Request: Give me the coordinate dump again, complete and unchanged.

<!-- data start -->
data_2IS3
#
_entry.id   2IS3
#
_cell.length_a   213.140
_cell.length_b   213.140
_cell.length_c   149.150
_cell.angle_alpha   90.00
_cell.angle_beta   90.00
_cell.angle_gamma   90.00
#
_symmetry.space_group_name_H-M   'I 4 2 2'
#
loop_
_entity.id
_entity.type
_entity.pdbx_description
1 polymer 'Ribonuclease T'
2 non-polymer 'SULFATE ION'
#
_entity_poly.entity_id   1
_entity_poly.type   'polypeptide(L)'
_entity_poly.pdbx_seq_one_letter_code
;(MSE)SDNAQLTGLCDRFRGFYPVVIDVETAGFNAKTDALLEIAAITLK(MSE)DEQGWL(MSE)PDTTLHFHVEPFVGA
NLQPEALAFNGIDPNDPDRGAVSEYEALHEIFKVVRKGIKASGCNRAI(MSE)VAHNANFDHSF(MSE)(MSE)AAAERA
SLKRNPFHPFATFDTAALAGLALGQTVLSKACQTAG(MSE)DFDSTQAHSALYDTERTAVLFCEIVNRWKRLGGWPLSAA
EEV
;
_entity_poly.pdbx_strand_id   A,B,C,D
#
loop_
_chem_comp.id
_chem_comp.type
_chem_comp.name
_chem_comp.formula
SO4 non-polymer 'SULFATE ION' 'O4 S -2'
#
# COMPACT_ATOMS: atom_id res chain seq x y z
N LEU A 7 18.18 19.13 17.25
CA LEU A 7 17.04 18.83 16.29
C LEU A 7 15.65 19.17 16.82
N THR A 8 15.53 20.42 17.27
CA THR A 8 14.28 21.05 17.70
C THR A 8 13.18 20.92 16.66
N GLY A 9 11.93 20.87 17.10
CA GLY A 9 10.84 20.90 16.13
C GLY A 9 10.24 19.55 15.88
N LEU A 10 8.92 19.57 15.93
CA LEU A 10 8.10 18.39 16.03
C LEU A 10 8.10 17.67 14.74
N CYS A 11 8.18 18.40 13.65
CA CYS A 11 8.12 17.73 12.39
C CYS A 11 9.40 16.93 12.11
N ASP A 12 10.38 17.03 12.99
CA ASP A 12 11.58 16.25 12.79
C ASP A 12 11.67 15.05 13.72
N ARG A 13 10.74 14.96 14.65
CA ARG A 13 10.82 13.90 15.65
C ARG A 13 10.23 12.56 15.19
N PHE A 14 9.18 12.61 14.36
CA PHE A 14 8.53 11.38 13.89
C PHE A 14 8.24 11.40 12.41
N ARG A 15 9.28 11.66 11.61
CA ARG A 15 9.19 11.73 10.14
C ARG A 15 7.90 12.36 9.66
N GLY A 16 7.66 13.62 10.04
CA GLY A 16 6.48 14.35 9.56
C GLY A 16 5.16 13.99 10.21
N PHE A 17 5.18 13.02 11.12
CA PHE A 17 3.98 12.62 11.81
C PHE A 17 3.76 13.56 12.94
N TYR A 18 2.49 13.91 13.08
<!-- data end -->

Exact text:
data_2IS3
#
_entry.id   2IS3
#
_cell.length_a   213.140
_cell.length_b   213.140
_cell.length_c   149.150
_cell.angle_alpha   90.00
_cell.angle_beta   90.00
_cell.angle_gamma   90.00
#
_symmetry.space_group_name_H-M   'I 4 2 2'
#
loop_
_entity.id
_entity.type
_entity.pdbx_description
1 polymer 'Ribonuclease T'
2 non-polymer 'SULFATE ION'
#
_entity_poly.entity_id   1
_entity_poly.type   'polypeptide(L)'
_entity_poly.pdbx_seq_one_letter_code
;(MSE)SDNAQLTGLCDRFRGFYPVVIDVETAGFNAKTDALLEIAAITLK(MSE)DEQGWL(MSE)PDTTLHFHVEPFVGA
NLQPEALAFNGIDPNDPDRGAVSEYEALHEIFKVVRKGIKASGCNRAI(MSE)VAHNANFDHSF(MSE)(MSE)AAAERA
SLKRNPFHPFATFDTAALAGLALGQTVLSKACQTAG(MSE)DFDSTQAHSALYDTERTAVLFCEIVNRWKRLGGWPLSAA
EEV
;
_entity_poly.pdbx_strand_id   A,B,C,D
#
loop_
_chem_comp.id
_chem_comp.type
_chem_comp.name
_chem_comp.formula
SO4 non-polymer 'SULFATE ION' 'O4 S -2'
#
# COMPACT_ATOMS: atom_id res chain seq x y z
N LEU A 7 18.18 19.13 17.25
CA LEU A 7 17.04 18.83 16.29
C LEU A 7 15.65 19.17 16.82
N THR A 8 15.53 20.42 17.27
CA THR A 8 14.28 21.05 17.70
C THR A 8 13.18 20.92 16.66
N GLY A 9 11.93 20.87 17.10
CA GLY A 9 10.84 20.90 16.13
C GLY A 9 10.24 19.55 15.88
N LEU A 10 8.92 19.57 15.93
CA LEU A 10 8.10 18.39 16.03
C LEU A 10 8.10 17.67 14.74
N CYS A 11 8.18 18.40 13.65
CA CYS A 11 8.12 17.73 12.39
C CYS A 11 9.40 16.93 12.11
N ASP A 12 10.38 17.03 12.99
CA ASP A 12 11.58 16.25 12.79
C ASP A 12 11.67 15.05 13.72
N ARG A 13 10.74 14.96 14.65
CA ARG A 13 10.82 13.90 15.65
C ARG A 13 10.23 12.56 15.19
N PHE A 14 9.18 12.61 14.36
CA PHE A 14 8.53 11.38 13.89
C PHE A 14 8.24 11.40 12.41
N ARG A 15 9.28 11.66 11.61
CA ARG A 15 9.19 11.73 10.14
C ARG A 15 7.90 12.36 9.66
N GLY A 16 7.66 13.62 10.04
CA GLY A 16 6.48 14.35 9.56
C GLY A 16 5.16 13.99 10.21
N PHE A 17 5.18 13.02 11.12
CA PHE A 17 3.98 12.62 11.81
C PHE A 17 3.76 13.56 12.94
N TYR A 18 2.49 13.91 13.08